In 1979 they got a drummer who could actually play and made them practice more than once a month. That's when they started improving, although recordings from live shows at the time are still a bit rough.

The Beastie Boys were very young punks

By all accounts, the Beastie Boys shouldn't have worked. They were three Jewish white boys who somehow managed to dominate hip-hop and rap. Their oeuvre includes classics like "Sabotage," "(You Gotta) Fight For Your Right (To Party)," and "No Sleep Till Brooklyn." The group sold 50 million records and was the third rap act inducted into the Rock and Roll Hall of Fame. But they started out as a hardcore punk band.

They called themselves The Young Aboriginals, according to NME, and formed as a foursome in 1979 when Mike D was only 15. (Their founding bassist, Shatan, often couldn't come to rehearsals because they got in the way of his schoolwork.) They were straight-up punk and were inspired by bands like Black Flag, Misfits, and Dead Kennedys. The guitarist John Berry described them as a jam band that was "scrappy" and "whacking off." But they put the effort in, sometimes playing two shows a night in small, dirty venues. They recorded bootleg tapes and would hand them out to friends.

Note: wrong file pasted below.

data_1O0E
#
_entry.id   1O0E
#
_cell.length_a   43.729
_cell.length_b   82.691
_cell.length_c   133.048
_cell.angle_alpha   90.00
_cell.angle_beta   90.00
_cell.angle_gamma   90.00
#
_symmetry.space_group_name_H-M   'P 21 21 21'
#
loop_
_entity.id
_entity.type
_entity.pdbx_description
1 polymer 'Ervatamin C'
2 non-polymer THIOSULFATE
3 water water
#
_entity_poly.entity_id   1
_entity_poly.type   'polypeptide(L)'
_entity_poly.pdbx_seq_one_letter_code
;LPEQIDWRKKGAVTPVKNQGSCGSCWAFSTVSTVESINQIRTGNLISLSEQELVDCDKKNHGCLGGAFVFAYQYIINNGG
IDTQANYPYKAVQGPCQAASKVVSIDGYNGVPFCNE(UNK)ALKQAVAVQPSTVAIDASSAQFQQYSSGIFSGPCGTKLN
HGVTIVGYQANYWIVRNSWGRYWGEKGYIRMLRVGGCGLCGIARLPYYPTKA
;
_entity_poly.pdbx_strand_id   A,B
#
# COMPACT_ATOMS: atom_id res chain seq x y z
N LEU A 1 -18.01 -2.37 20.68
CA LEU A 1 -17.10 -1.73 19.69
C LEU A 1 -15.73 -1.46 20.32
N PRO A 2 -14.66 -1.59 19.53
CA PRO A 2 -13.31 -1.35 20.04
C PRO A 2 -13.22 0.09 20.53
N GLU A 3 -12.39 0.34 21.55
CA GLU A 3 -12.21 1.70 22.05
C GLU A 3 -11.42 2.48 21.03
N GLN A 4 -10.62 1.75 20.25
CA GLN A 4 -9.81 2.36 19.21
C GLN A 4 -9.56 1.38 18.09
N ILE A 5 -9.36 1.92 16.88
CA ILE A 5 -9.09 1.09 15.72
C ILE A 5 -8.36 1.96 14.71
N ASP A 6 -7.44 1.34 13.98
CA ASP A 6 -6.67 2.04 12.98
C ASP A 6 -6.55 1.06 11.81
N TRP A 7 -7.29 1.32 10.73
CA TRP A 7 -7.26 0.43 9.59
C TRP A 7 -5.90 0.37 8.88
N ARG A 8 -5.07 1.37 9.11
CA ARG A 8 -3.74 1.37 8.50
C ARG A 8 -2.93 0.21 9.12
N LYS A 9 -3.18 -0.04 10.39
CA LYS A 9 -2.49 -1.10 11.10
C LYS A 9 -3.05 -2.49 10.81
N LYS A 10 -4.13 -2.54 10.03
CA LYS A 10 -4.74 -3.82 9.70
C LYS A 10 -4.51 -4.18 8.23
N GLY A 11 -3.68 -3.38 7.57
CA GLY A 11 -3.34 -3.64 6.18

Their songs included "A**hole!" which "mainly consisted of shouting the name of the song and insulting each band member in turn," a far cry from their later lyrical masterpieces. The group eventually changed their name to the Beastie Boys and released one punk EP in 1982, Polly Wog Stew, but soon switched direction. They had discovered acts like Sugarhill Gang and Grandmaster Flash and were inspired. They started rapping, and the Beastie Boys (as we know them) were born.

Michael Bolton let it rock

Crooner Michael Bolton is known for his beautiful ballads like "How Am I Supposed to Live Without You" and "When a Man Loves a Woman." But originally his music dreams were decidedly different.

Before setting free those dulcet tones that your mother loves, Bolton was in what Rolling Stone describes as a "hard-rocking hair band" called Black Jack. And the hair was indeed epic. The music … less so. The band was the brainchild of a lawyer who had worked with serious rock groups like Led Zeppelin and Bad Company. And the guitarist, Bruce Kulick, was recruited after he toured Bat Out of Hell with Meatloaf. So despite Bolton's melodious voice not seeming like the logical choice for a rock band, they had some decent credentials. In fact, they were so hard initially that the producer they worked with had to ask them to "take a little edge" off their sound.